Excerpts from Nuclear Waste: Faff and fallout, Economist, August 29, 2015, at 23

Nowhere to Go? Nuclear Waste from Washington to New Mexico

WIPP.  Installing supports in waste disposal rooms to keep them stable until filled.  image from wikipedia

Federal officials are looking to ship some 3 million gallons of radioactive waste from Washington state to New Mexico, giving the government more flexibility to deal with leaking tanks at Hanford Nuclear Reservation…The Department of Energy said its preferred plan would ultimately dispose of the waste in a massive repository – called the Waste Isolation Pilot Plant – near Carlsbad, N.M, where radioactive materials are buried in rooms excavated in vast salt beds nearly a half-mile underground.

The federal proposal was quickly met with criticism from a New Mexico environmental group that said the state permit allowing the government to bury waste at the plant would not allow for shipments from Hanford, the nation’s most contaminated nuclear site.  Sen. Tom Udall, D-N.M., said WIPP specifically prohibits waste from Hanford and any proposal to modify permit language in this case would need “strong justification and public input.”  “WIPP has demonstrated success in its handling of defense TRU waste,” Udall said in a statement. “With regard to Hanford waste, I urge all parties involved to exhibit caution and scientific integrity to ensure that DOE is abiding by the law and that the waste classifications are justified.”  The waste near Carlsbad includes such things as clothing, tools and other debris.

The transfer from Washington would target so-called transuranic waste, which is less radioactive than some of the sludge at Hanford, and accounts for a fraction of the roughly 50 million gallons of waste there currently. Federal officials have identified six leaking tanks, and five of the leakers contain transuranic waste, said Tom Fletcher, assistant manager of the tank farms for the Energy Department.  Dave Huizenga, head of the Energy Department’s Environmental Management program, said the transfer would not impact the safe operations of the New Mexico facility.  “This alternative, if selected for implementation in a record of decision, could enable the Department to reduce potential health and environmental risk in Washington State,” said Huizenga.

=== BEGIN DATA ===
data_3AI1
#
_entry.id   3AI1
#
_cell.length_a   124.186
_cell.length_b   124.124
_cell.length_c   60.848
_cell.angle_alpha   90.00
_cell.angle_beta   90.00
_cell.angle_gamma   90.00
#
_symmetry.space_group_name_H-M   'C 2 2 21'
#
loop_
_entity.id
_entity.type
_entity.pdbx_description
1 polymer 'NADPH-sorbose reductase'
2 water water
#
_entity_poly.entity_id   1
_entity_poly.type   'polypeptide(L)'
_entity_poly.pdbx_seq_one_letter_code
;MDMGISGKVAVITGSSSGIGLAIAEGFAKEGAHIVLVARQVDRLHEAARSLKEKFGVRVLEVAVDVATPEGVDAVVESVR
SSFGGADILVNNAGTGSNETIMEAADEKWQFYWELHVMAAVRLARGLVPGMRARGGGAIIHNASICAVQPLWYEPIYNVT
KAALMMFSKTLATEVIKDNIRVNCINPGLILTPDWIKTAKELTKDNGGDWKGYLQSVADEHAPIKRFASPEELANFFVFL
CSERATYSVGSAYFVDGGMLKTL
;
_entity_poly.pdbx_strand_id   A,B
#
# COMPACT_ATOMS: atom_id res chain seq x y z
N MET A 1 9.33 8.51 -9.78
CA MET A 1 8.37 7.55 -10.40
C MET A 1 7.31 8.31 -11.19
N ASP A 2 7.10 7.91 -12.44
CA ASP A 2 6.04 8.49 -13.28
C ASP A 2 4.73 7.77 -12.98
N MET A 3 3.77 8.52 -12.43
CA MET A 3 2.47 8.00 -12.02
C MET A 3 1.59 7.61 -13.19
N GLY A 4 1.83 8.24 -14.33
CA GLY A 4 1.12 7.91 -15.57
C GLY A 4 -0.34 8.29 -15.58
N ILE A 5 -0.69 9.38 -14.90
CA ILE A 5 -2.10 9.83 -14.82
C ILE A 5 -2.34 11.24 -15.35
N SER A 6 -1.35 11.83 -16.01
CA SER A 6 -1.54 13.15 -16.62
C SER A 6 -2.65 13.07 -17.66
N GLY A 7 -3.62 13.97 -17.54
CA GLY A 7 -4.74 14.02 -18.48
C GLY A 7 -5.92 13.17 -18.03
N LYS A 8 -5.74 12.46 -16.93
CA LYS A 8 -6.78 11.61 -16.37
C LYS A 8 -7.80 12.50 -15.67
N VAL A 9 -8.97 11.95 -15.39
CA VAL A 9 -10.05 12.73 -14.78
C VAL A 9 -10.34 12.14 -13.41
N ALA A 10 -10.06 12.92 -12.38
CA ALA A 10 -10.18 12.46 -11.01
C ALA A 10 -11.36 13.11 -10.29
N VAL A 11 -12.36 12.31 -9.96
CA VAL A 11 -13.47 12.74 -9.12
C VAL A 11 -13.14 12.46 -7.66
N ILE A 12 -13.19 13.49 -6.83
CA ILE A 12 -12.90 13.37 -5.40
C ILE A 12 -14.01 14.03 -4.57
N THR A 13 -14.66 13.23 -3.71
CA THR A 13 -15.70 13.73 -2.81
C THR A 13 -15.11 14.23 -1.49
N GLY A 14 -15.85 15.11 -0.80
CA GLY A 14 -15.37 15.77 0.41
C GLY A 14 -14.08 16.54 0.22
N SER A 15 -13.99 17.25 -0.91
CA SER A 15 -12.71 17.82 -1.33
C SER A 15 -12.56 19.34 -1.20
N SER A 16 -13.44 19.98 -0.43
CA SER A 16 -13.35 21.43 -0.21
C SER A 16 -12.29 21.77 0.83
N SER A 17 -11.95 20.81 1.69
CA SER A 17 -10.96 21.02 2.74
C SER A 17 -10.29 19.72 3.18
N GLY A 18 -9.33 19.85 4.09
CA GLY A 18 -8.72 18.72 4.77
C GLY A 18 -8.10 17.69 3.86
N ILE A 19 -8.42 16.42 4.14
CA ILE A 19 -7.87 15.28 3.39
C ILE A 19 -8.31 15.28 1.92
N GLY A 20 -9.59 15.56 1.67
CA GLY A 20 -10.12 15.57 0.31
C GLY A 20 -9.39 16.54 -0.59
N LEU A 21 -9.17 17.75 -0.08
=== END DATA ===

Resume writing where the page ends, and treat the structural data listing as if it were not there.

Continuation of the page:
Don Hancock, of the Albuquerque-based watchdog group Southwest Research and Information opposing the transfer to New Mexico, said this is not the first time DOE has proposed bringing more waste to the plant near Carlsbad.  “This is a bad, old idea that’s been uniformly rejected on a bipartisan basis by politicians when it came up in the past, and it’s been strongly opposed by citizen groups like mine and others,” Hancock said. “It’s also clear that it’s illegal.”

Disposal operations near Carlsbad began in March 1999. Since then, more than 85,000 cubic meters of waste have been shipped to WIPP from a dozen sites around the country.  Any additional waste from Hanford would have to be analyzed to ensure it could be stored at the site because a permit issued by the New Mexico Environment Department dictates what kinds of waste and the volumes that can be stored there…